Perseverance has been busy lately. After testing its systems, making the first audio recording on the Red Planet and dropping its helicopter buddy, it now has the opportunity to work on its main task: stare at some rocks. And occasionally zap with a laser.
This laser is part of the Supercam system that we reported on earlier. It sublimates part of a rock with its laser. The gas released by the sublimation is then analyzed by spectroscopic cameras on board the rover. This spectroscopy of the smoke given off by the rock helps determine what the rock actually consists of.
Image of the SuperCam laser and spectroscopy system that Perseverance uses to analyze rocks.
Photo credit: CNES
Recently, the rover came across a unique rock that piqued the interest of its scientific team. They duly zapped the stone with a laser, and Perseverance posted a picture of the now slightly more pockmarked rock on his Twitter feed.
The rover even urged its followers to try and find the extra pockmarks created by the laser, which Twitter user @justpaladone and a number of others did in responses to the main tweet.
Another Twitter user, Nicolas Worth, pointed out the similarity between the rock Perseverance is researching and the rock found by Opportunity in 2005, now known as Heat Shield Rock. This stone turned out to be a 93% iron meteorite and was the first meteorite found on another planet.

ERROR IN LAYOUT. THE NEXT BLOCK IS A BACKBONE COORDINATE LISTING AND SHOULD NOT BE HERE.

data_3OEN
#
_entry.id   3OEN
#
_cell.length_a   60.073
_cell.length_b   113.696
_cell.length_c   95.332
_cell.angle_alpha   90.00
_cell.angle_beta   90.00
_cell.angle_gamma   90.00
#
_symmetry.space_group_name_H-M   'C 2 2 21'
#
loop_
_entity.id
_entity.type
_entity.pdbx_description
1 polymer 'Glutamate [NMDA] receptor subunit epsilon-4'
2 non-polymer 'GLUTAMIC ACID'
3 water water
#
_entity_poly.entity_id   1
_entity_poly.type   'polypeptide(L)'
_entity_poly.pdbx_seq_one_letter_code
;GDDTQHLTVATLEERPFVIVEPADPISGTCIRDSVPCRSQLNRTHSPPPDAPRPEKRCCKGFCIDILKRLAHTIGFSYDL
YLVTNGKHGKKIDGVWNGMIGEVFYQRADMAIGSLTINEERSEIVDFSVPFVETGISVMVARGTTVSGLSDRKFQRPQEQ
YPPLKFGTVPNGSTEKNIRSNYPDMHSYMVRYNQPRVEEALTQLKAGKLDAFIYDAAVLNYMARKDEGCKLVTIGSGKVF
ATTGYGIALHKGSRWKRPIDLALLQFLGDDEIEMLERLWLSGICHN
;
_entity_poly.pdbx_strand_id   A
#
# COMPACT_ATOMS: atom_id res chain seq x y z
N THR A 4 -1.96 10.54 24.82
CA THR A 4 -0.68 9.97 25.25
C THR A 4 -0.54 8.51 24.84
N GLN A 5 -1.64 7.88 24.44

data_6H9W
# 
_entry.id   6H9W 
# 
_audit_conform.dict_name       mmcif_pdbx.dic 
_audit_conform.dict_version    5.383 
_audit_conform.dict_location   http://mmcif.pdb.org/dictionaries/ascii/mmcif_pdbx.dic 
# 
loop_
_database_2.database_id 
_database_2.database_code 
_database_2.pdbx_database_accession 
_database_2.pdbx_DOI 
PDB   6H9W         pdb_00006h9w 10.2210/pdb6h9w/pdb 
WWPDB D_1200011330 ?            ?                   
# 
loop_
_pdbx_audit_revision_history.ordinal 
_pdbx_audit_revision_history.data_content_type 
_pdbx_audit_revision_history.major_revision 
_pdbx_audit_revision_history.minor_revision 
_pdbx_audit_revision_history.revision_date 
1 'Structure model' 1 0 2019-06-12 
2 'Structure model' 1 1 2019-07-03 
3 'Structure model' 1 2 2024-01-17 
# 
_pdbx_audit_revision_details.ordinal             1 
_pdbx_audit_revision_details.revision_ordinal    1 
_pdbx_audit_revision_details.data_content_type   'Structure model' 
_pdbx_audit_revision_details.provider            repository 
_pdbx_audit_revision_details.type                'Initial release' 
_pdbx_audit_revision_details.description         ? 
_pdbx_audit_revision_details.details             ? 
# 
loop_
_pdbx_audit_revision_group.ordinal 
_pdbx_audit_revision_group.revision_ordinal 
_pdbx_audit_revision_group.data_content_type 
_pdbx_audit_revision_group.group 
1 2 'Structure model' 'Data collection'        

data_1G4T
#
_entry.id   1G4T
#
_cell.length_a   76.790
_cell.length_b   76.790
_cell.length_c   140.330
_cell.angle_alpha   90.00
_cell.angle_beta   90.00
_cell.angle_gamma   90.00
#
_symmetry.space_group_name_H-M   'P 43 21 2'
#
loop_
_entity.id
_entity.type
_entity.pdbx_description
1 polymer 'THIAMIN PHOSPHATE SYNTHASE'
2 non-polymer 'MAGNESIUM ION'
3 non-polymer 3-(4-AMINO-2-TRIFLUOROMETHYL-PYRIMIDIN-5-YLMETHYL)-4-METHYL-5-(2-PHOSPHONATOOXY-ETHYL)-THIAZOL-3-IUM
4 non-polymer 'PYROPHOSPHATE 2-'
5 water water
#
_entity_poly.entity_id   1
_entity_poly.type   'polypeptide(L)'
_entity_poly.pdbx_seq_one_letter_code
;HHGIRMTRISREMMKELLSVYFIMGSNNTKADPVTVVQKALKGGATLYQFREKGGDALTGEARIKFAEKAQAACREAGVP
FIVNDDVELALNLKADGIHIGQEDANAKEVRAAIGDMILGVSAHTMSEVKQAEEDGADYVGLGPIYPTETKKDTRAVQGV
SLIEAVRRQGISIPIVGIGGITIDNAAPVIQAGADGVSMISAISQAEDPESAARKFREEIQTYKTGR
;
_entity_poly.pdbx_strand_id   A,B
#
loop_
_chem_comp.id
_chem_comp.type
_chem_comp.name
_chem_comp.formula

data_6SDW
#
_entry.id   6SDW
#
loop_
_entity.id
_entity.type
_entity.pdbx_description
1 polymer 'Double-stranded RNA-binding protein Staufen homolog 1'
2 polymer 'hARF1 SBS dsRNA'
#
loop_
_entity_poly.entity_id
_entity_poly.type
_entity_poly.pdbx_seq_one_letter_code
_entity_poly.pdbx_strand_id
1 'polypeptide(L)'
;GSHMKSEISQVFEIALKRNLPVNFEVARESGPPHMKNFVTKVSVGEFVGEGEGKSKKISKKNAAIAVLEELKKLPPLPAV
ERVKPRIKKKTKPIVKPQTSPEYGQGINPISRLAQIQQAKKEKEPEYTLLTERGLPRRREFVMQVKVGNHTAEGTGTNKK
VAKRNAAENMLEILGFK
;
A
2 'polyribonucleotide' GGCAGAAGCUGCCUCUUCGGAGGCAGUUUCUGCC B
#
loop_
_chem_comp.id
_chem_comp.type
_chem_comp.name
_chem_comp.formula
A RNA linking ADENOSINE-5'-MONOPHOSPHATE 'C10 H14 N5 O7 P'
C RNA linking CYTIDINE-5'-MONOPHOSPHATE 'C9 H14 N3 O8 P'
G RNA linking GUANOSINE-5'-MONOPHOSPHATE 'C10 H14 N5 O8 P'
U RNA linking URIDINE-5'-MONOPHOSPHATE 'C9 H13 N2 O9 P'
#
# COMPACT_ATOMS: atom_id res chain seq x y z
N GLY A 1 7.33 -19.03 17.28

Image of the heat shield rock that Opportunity found in 2005. It was actually the first meteorite ever found on another planet.
Photo credit: NASA / JPL / Cornell
Whether or not Perseverance blew up a possible meteorite with a laser is still up for debate, and it will likely be a while before the results of the Supercam science mission are released. Until then, Perseverance will continue to blast rocks and patiently wait for his winged friend to fly, which should happen in the coming weeks.
UT – Since perseverance is in search of life, what will it look for?